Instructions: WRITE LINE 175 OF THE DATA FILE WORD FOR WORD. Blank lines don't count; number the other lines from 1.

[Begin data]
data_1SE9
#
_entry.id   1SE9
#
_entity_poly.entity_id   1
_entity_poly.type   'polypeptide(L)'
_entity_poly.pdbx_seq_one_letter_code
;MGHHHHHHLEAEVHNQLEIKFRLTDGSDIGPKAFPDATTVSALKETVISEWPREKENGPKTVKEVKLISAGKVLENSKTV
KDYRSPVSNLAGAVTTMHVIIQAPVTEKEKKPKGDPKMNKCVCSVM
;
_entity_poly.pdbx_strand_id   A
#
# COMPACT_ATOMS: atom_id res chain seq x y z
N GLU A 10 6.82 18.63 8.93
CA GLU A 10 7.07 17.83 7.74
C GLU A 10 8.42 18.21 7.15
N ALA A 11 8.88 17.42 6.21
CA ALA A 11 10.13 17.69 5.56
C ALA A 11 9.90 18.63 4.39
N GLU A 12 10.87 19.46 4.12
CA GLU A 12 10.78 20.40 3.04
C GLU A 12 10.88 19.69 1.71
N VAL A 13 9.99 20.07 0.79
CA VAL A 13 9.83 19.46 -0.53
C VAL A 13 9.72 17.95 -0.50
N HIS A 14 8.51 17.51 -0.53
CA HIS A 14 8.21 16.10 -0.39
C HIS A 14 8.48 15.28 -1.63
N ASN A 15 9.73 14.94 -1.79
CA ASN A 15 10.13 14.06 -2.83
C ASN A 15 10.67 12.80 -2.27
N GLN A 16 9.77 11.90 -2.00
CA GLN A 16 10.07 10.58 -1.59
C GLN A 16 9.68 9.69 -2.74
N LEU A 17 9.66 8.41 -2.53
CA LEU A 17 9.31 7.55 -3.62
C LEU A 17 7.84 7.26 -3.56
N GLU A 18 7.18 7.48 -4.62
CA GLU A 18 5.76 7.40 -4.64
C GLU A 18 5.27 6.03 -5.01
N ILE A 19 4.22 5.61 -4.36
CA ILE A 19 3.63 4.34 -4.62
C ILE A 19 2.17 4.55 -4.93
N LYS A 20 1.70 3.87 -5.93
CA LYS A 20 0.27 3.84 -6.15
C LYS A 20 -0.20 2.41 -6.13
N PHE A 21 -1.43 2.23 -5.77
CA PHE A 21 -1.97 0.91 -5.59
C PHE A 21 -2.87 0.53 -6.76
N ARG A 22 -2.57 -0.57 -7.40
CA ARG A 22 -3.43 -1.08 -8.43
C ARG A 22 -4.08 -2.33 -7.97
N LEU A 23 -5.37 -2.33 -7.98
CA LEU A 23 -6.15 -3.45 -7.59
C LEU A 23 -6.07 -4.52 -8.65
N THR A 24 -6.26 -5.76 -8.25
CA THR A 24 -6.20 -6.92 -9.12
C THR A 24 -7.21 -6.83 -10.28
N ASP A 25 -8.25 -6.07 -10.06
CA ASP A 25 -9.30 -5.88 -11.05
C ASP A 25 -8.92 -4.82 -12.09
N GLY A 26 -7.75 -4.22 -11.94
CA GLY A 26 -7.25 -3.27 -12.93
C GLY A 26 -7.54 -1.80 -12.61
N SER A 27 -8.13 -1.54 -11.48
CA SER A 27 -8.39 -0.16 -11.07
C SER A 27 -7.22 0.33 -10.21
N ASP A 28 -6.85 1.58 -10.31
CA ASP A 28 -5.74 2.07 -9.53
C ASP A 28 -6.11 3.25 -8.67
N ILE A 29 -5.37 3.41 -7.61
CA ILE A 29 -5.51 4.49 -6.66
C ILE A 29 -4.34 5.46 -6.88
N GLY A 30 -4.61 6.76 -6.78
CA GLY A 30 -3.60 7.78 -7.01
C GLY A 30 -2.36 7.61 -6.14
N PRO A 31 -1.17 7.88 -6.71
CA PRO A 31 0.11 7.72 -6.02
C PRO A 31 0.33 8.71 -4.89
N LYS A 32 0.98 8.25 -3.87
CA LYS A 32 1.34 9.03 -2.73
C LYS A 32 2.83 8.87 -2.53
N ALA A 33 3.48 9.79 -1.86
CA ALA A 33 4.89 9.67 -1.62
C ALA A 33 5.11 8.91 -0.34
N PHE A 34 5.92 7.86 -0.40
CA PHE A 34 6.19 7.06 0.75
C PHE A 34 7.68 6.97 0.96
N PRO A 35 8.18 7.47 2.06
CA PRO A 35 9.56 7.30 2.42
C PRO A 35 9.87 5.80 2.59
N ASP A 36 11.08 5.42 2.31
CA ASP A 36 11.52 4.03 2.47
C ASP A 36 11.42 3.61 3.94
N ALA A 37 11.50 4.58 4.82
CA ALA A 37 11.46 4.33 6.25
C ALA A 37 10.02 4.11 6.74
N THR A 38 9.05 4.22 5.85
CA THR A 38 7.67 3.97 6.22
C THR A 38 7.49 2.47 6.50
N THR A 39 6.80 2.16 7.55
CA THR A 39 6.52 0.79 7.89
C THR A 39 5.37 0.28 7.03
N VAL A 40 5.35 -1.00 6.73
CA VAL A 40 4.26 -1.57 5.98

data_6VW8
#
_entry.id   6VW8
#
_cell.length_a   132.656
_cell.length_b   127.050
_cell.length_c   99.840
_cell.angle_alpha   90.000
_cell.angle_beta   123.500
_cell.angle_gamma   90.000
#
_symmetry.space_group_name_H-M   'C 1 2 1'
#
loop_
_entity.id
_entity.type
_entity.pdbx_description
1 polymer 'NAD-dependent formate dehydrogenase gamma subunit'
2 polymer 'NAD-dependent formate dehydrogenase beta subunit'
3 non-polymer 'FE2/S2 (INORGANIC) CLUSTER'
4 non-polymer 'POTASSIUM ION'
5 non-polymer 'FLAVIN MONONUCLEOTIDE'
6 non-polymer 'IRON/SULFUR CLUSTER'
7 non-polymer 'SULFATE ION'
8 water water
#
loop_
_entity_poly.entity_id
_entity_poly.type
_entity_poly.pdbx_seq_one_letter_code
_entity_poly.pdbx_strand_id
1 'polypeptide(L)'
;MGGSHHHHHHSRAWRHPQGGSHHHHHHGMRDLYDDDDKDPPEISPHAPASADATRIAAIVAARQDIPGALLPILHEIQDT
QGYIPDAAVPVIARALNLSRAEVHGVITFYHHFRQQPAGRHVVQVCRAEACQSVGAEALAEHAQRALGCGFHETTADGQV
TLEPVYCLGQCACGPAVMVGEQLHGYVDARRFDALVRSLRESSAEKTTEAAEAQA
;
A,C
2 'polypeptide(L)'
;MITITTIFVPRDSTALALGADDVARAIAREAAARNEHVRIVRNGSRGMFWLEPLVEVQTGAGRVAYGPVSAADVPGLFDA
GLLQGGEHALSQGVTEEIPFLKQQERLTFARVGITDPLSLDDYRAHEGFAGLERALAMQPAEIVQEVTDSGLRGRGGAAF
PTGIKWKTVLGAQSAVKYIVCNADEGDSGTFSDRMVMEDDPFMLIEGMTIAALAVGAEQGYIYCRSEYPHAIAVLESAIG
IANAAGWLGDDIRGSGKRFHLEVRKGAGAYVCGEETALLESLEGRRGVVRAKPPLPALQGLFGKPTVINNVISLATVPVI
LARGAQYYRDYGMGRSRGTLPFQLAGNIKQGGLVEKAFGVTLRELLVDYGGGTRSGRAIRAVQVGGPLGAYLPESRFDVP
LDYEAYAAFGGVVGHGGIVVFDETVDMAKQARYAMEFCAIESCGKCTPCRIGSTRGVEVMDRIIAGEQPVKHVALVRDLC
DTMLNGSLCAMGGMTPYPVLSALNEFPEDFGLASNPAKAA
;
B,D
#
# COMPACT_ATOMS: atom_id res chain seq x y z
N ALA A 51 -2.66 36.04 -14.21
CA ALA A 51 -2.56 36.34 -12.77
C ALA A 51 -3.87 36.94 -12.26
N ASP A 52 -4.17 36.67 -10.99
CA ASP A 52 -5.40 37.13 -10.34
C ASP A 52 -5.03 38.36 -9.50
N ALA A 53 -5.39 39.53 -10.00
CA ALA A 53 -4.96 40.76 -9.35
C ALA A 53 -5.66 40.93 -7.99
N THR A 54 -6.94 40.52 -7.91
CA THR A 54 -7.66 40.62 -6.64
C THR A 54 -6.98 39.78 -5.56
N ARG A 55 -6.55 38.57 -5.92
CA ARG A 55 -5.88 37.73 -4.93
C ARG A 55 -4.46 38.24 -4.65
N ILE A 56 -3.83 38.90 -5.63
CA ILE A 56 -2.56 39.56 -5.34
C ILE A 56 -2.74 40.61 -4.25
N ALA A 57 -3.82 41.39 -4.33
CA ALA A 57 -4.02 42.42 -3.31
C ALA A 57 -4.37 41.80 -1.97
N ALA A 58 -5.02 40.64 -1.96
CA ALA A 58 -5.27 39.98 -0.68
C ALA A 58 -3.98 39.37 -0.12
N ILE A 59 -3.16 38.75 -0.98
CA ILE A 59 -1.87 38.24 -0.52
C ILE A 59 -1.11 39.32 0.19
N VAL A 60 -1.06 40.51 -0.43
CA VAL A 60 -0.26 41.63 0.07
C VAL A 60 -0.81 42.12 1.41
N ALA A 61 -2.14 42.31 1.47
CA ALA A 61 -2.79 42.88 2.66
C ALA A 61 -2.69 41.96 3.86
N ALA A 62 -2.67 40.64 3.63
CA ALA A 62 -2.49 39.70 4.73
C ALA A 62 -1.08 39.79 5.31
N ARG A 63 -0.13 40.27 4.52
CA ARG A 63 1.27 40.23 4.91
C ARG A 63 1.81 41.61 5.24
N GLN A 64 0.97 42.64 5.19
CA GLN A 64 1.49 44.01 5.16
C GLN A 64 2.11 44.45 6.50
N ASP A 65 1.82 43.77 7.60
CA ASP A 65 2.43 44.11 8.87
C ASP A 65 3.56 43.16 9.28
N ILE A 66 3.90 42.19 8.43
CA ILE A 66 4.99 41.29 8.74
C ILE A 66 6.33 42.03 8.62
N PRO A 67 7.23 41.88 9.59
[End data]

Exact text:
C ALA A 57 -4.37 41.80 -1.97